“Hit through them, not to them” is a good phrase to use when coaching inexperienced offensive linemen. Beginning offensive linemen tend to stop at the moment of contact. As an offensive line coach, note that while blocking is a fundamental part of football, it is not a common everyday acts or one even common to other physical sports.
Teach blockers to overcome this fear of contact by starting against soft dummies that are held with minimum resistance. Refrain from standing on the blocking sled during repetitions, because many young players are not strong enough to explode through the heavier five-man and seven-man sleds. Standing on sleds only teaches the young offensive lineman to “hunker” on contact with the pad, often resulting in the development of major mechanical flaws and a negative psychological outlook on blocking.
The next step (i.e., the third step) after the attack step is the leverage step. Against an outside-shaded defender, such as a 3 technique, the leverage step is made with the outside foot. The leverage step allows the blocker to gain depth and initiate the finish of the block. It is on this step that the blocker gets the lift on the defender as the fit is secured. The blocker should fit snugly with his pads under the defender’s pads. “Pads under pads” is the commonly used phrase used to reinforce the concept of fitting with the defender on the third step. Coach your linemen to attempt to get the third step down before contact is made. The three-step progression must be made with four-inch strides completed in rapid fire succession.
The net result of the rapid three-step departure to gain leverage with pad-under-pad contact should result in the proper run-blocking demeanor. As the blocker completes the third step and engages the defender, he begins to attempt to gain lift on the defender. The blocker begins to apply effort with regard to the “three-inch rule,” which states that if the blocker can achieve a vertical dominance on the defender in a manner to knock him back off the line approximately three inches, the blocker will be successful in his block. In other words, after a blocker engages a defender, it is a matter of whether the blocker can achieve only three inches of movement.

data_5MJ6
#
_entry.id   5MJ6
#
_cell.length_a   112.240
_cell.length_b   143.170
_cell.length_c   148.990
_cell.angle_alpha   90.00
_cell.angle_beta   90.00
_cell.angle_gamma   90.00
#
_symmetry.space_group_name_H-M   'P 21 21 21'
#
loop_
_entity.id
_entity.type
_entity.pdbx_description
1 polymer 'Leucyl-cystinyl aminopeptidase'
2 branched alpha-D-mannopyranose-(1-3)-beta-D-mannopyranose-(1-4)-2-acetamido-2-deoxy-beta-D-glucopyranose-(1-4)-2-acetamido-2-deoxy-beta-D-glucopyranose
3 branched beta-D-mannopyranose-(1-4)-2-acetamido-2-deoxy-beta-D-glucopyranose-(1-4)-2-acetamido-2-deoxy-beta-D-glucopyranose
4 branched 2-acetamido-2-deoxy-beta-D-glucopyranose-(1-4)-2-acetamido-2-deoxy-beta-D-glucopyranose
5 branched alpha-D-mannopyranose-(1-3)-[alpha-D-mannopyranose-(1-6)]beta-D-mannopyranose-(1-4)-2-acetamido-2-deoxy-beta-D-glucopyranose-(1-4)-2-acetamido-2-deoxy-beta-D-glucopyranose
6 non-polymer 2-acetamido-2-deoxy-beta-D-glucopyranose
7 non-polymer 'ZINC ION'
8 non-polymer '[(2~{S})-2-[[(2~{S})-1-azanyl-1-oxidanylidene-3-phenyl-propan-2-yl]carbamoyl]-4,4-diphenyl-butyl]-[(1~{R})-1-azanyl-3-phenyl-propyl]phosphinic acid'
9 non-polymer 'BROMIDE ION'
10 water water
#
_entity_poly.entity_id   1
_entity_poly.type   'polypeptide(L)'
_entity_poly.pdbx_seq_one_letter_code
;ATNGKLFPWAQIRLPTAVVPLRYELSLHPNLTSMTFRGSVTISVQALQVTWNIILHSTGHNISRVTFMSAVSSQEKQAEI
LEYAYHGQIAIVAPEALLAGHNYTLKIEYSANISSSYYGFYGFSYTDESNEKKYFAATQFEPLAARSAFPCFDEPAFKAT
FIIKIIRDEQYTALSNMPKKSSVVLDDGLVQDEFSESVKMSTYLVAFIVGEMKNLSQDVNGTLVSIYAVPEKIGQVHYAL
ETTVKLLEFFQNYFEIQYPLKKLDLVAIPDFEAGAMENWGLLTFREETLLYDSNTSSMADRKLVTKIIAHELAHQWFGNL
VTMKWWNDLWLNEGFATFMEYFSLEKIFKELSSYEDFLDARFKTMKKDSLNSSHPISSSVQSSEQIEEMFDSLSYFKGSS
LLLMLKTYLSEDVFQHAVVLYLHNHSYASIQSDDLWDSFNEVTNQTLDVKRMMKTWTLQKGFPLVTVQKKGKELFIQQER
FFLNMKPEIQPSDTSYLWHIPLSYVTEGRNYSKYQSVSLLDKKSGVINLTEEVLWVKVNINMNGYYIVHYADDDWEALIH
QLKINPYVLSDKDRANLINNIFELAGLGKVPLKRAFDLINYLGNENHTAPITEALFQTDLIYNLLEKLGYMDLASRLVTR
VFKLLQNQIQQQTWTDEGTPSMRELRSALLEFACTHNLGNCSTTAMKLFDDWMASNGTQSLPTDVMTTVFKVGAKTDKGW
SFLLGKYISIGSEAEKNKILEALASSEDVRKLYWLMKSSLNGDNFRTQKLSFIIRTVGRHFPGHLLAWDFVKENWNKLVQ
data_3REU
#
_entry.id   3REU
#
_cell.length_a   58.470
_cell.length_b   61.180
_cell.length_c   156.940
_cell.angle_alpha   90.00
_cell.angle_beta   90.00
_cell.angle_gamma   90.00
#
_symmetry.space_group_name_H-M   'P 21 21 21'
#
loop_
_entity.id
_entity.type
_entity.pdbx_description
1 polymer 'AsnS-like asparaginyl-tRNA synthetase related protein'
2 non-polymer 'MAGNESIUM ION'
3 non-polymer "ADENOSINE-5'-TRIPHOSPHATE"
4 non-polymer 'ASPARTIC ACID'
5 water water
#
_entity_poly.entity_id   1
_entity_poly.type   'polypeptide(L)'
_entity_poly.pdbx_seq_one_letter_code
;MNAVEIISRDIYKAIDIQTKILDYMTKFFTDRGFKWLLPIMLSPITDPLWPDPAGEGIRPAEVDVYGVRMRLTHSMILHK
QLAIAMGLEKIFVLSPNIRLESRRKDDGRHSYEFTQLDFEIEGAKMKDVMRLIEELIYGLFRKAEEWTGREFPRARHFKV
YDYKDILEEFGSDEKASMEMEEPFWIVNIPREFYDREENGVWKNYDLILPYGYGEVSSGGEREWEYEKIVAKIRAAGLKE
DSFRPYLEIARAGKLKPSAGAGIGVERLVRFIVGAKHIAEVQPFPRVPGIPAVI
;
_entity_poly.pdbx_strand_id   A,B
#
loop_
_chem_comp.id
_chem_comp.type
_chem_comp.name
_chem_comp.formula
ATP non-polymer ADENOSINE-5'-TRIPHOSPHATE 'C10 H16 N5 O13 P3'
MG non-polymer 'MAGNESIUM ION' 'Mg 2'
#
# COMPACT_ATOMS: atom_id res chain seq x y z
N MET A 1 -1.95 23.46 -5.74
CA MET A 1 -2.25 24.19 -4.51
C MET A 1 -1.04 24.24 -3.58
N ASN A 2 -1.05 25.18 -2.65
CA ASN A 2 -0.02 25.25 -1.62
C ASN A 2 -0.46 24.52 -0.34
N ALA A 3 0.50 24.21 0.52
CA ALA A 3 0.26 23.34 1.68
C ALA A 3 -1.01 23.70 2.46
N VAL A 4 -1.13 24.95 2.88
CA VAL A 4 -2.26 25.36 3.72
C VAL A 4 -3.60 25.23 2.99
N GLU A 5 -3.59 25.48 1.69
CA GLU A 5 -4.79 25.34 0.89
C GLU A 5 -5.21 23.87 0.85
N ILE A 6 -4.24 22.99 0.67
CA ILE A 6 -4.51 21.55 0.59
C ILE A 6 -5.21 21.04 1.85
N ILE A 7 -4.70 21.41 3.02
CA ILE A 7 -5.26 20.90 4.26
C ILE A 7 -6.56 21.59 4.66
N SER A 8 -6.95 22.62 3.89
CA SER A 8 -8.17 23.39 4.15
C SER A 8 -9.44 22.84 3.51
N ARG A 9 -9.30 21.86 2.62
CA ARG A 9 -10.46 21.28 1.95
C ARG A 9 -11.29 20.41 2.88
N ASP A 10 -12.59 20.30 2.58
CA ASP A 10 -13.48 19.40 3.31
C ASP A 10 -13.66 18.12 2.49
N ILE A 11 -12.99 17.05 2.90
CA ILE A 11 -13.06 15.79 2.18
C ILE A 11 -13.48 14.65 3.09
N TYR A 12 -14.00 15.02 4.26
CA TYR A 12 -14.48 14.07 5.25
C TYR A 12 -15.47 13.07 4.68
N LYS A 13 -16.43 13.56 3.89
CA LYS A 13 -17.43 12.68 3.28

Evidence suggests that the success of a block is determined in the first fraction of a second. Almost without fail, a blocker who achieves three inches of movement and maintains a proper fit with the opponent will dominate the defender.
Lift is achieved primarily from the violent punch and thrust of the hands through the opponent’s chest. Shooting the hands from the knee and ground causes the blocker’s hips to snap forward on contact. As the hips snap forward, the feet must accelerate to chase the hips, thus providing even more momentum to the blocker’s forward thrust. By forcing the defender to elevate his head and pads, the blocker is able to finish the block. Once the defender elevates and the blocker begins to chase his hips by accelerating his feet, the defender becomes off-balance and vulnerable to being pancaked.
By simply running through the defender and not to him, the blocker can shoot the hands, elevate the defender and drive the defender back or to the turf after he topples. Multiple points of control such as this during a game invariably swing the psychological pendulum in favor of the offensive lineman.
Another way for a lineman to finish the block is to maintain contact until the whistle blows. If your lineman forces his opponent to take an extra step to get to the ball-carrier, your lineman has achieved a degree of success. The question to answer is an issue of accountability. Did the blocker inhibit or prevent the defender from getting to the ball carrier? If the answer is yes, the blocker measured up to his level of accountability in executing the drive block.
Dave Christensen is a college football veteran of more than 30 seasons, including his last two stops at Texas A&M and Utah. Previously, Christensen was the head coach at Wyoming from 2009-13 and a longtime offensive assistant at Missouri and Toledo.